“Bankers” Premieres New Post-Apocalyptic Picture at Know
Know Theatre‘s world premiere of Bankers by local playwright Brant Russell offers a new humorous take on the post-apocalyptic world. Forget zombies, this story is all about preservation vs. progress as we’re introduced to a small sliver of the world where a forest thrives, but is threatened by hungry outsiders looking for resources.
Review by Christy Carson
Bankers Plot, Characters, and Performance
We start in a bank where we meet Surrey and Hunter. James Creque as Hunter brings a bright and energetic personality to the stage that balances Aisha Josiah’s worn out, somber Surrey, who’s the boss of the town. The whole play takes place in this bank, but we hear of much off-stage action, similar to Greek plays.
We quickly learn they’re very wary of visitors as they discuss finding a necklace that doesn’t match any of their records. This fear is heightened when an Old Man (Jim Hopkins) walks in asking to open an account at the bank and Herbie (Ben Dudley) accuses him of cutting down trees.
We also learn that this community has very specific rules they follow, especially regarding said visitors. They must always check in at the Welcome Center first, and only locals can open accounts. These rules are very important and often repeated, mostly by Herbie, our beloved rule-follower.
We later meet a much more assertive visitor called Migrant (Eileen Earnest) who speaks on behalf of her people who need to hunt the forest and plant crops, which Surrey refuses to allow, as she must protect this forest, this community, and her legacy.
Earnest brings a powerful presence and intriguing characterization to Migrant that draws us in and waits for Aisha to counter with her more subtle and grounded objections.
K Jenny Jones comes in as Sharon towards the end of their confrontation to add some welcome humor, as she continues to do throughout the show. Jones also offers us some beautifully real moments mixed into the humor as Sharon talks of her life before the explosions.
Deep Dive into the Design of Bankers
As we’ve come to expect from Know productions, Jim Stark truly delivers as the Technical Director. Andrew Hungerford designed a beautiful set complete with marble countertops that pair well with Danielle Robison’s painted marble floors. The set gives the impression the bank had been there long before the explosions, along with some random furniture that indicated the community had made do with what they found after, including a special green chair the characters all indicated was for visitors only.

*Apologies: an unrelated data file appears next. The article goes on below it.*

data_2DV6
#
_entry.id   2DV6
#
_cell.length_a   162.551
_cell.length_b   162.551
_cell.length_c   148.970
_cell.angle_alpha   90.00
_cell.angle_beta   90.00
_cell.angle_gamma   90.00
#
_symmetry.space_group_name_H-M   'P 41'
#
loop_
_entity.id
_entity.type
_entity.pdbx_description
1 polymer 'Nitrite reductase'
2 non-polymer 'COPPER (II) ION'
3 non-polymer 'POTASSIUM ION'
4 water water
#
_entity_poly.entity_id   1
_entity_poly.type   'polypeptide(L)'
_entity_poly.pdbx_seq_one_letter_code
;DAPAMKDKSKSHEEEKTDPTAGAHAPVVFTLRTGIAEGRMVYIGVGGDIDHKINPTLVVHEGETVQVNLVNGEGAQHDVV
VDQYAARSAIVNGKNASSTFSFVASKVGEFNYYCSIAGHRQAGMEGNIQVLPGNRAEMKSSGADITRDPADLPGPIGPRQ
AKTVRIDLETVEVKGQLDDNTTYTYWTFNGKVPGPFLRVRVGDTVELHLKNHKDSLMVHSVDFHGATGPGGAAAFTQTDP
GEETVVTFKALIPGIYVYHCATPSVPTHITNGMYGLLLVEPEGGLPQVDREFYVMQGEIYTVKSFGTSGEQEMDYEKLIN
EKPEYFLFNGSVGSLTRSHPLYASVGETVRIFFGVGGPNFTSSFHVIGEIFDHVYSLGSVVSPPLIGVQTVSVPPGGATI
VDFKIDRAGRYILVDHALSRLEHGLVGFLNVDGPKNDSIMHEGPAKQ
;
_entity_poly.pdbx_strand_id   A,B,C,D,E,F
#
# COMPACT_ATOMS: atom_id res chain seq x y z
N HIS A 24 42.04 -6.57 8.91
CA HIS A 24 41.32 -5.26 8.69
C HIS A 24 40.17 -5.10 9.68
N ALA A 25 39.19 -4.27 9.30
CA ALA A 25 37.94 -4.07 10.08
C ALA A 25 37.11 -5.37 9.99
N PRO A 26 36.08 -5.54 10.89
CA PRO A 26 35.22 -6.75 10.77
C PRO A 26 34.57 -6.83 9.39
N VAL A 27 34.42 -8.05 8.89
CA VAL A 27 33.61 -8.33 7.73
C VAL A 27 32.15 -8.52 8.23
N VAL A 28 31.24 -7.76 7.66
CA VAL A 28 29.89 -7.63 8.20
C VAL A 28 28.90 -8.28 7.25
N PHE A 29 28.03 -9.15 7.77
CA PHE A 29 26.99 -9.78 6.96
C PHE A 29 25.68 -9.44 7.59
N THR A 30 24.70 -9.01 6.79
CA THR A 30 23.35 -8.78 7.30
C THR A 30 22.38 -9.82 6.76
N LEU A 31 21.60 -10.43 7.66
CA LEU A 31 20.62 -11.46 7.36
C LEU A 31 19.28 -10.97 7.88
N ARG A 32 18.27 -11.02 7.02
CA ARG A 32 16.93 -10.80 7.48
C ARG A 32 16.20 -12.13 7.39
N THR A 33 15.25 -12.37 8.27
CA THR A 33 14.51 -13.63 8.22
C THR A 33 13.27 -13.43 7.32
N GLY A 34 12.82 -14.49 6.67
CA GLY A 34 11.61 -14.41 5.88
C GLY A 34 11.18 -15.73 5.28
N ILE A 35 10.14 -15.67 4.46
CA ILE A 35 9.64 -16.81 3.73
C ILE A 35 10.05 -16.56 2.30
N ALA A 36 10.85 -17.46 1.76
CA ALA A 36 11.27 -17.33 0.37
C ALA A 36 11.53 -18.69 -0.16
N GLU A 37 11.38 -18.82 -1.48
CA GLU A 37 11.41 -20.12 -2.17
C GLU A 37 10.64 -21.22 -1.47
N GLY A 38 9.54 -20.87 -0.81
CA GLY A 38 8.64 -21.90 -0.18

Robison goes the extra mile with props by filling random plastic bottles with “beer” the community brewed and providing a watermelon that is cut and eaten on stage (as well as a vodka bottle to spike the watermelon with and shot glasses to place the watermelon shots into).
Everyone’s costumes (by Noelle Wedig Johnston) fit their characters well, from Surrey’s toned down, casual jeans, to Hunter’s “well armed” look, to Migrant’s hiker persona, but with sunglasses. The only confusing choice was giving Herbie antlers to wear since Herbie is so against hunting the deer the entire play.
Douglas Borntrager’s sound design added to the story in key moments to tell us when the vault locked and unlocked. Some of the sound affects were much louder than the actors’ voices and some of the recorded voice overs didn’t make sense when blended with actors speaking onstage since they sounded so different together.
The Bottom Line (TLDR)
If you’re looking for a new story with strong acting, check out Bankers at Know Theatre. The set will draw you in before you sit down and the characters will make you laugh before you know what the show is about.
Get Tickets to Bankers at Know Theatre
Bankers runs through May 14 at Know Theatre. They offer several tiers of ticket prices to make theatre accessible while continuing to pay their actors living wages. You can even reserve a ticket for $5 on Wednesdays. Can’t make it in person? They also offer livestream tickets. Get your tickets here!